The direct quote from St. Ireneaus, “Moreover this version of those Scriptures (Septuagint) having been made before our Lord came down, and finished before any Christians were to be seen; (for our Lord was born about the forty-first year of Augustus’ reign, but Ptolemy, under whom the Scriptures were translated, was much more ancient:) truly shameless and bold are they proved, who would fain now translate otherwise, upon our refuting them out of the very Scriptures and shutting them up unto the faith of the coming of the Son of God. But firm, and unfeigned, and alone true, is the Faith which we have, clearly evidenced by those Scriptures (Septuagint) the translation which was conducted in the aforesaid manner: and the Church’s message is without interpolation. Yea, all the Apostles too, who are more ancient than all these, agree with the aforesaid translation, and the translation harmonizes with the Apostolical tradition.” (8).
St. Ireneaus makes a decisive point that the Septuagint was completed before any Christians were around, leaving no possibility of a pro-Christian bias for these scriptures. However, those “who would fain now translate otherwise” do not have the same luxury of protection, such as the Masoretic text. It being written centuries after Christ leaves itself open to suspicions of anti-Christian bias. These suspicions are only confirmed when passages are substantially different in the Masoretic Text vs. The Septuagint such as the one noted by St. Ireneaus and the others mentioned earlier in this article.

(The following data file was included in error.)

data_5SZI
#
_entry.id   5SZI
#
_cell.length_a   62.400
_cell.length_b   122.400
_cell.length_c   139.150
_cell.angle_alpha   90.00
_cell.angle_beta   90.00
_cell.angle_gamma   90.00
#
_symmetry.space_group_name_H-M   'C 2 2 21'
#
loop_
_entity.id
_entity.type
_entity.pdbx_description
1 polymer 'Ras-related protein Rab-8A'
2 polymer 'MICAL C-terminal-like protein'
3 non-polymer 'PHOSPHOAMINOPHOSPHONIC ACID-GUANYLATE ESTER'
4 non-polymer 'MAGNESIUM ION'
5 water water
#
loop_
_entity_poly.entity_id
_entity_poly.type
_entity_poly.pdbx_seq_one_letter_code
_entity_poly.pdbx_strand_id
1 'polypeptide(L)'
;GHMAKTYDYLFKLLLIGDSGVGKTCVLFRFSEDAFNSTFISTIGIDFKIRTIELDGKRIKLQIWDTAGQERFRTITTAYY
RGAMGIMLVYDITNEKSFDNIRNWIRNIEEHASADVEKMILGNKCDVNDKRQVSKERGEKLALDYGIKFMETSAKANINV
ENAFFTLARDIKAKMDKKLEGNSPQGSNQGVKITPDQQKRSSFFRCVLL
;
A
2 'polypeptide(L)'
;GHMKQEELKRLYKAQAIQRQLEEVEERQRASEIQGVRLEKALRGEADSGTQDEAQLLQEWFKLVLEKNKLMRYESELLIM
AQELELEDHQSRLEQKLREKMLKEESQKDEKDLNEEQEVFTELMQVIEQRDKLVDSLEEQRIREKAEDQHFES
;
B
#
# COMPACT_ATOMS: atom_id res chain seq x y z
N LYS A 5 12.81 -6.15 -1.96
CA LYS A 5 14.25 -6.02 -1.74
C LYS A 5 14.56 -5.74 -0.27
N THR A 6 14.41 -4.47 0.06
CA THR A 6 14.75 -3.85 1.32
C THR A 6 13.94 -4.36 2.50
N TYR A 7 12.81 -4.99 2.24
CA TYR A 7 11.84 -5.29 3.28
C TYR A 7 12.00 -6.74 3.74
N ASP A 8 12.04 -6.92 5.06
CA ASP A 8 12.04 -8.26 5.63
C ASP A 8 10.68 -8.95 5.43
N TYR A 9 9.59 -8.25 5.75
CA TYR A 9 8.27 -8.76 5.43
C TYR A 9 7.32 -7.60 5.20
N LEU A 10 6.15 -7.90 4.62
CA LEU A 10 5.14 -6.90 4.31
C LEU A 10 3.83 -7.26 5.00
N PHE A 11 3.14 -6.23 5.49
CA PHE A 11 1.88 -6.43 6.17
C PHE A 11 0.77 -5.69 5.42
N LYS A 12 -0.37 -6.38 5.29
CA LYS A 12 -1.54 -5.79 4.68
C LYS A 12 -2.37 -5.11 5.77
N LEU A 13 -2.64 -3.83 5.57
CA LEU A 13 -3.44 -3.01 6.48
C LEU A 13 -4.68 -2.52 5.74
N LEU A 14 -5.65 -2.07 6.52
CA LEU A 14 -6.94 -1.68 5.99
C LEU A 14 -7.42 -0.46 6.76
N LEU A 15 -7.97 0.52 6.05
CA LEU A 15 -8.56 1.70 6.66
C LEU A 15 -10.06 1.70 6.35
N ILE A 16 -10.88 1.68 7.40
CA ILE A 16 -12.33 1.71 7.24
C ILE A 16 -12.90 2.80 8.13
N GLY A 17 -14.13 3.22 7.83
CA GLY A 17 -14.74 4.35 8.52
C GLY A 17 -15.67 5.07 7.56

The Jewish rabbis wanted to distinguish their tradition from the emerging tradition of Christianity, which frequently used the Septuagint. There is no escaping the fact that the Jewish scholars of the Masoretic Text have a scriptural bias of anything that would lend credence to the Christian faith, and it is quite literally their own interpretation. The Septuagint was used for centuries by Christians before the introduction of the Masoretic text, before other events like the Reformation and is older than both of them. It is a more faithful representation of the original Scriptures, and perhaps this is one reason why the apostles quoted from it and accorded it fully as the inspired Word of God.
Sources: 1. Encyclopaedia Britannica – Masoretic Text and the Jewish Bible. 2. Father John Whiteford – OrthoChristian.com. 3. Father Joseph Gleason and Father John A. Peck – Preachers Institute. 4. The Law of God: For Study at Home and School (Jordanville, NY: Holy Trinity Monastery, 1994) p. 440. 5. Letter of Aristeas at the request of Ptolemy II Philadelphus. 6. Phillip Schaff, History of the Christian Church Volume 1, 1858 Hendrickson Publishers, Inc. 7. Toy, Crawford; Gottheil, Richard (1906). “Bible Translations – The Septuagint”. Jewish Encyclopedia. The Kopleman Foundation. Retrieved 10 February 2012. 8. St. Ireneaus, Against Heresies, Book 3 page 289, dated 174-189 A.D.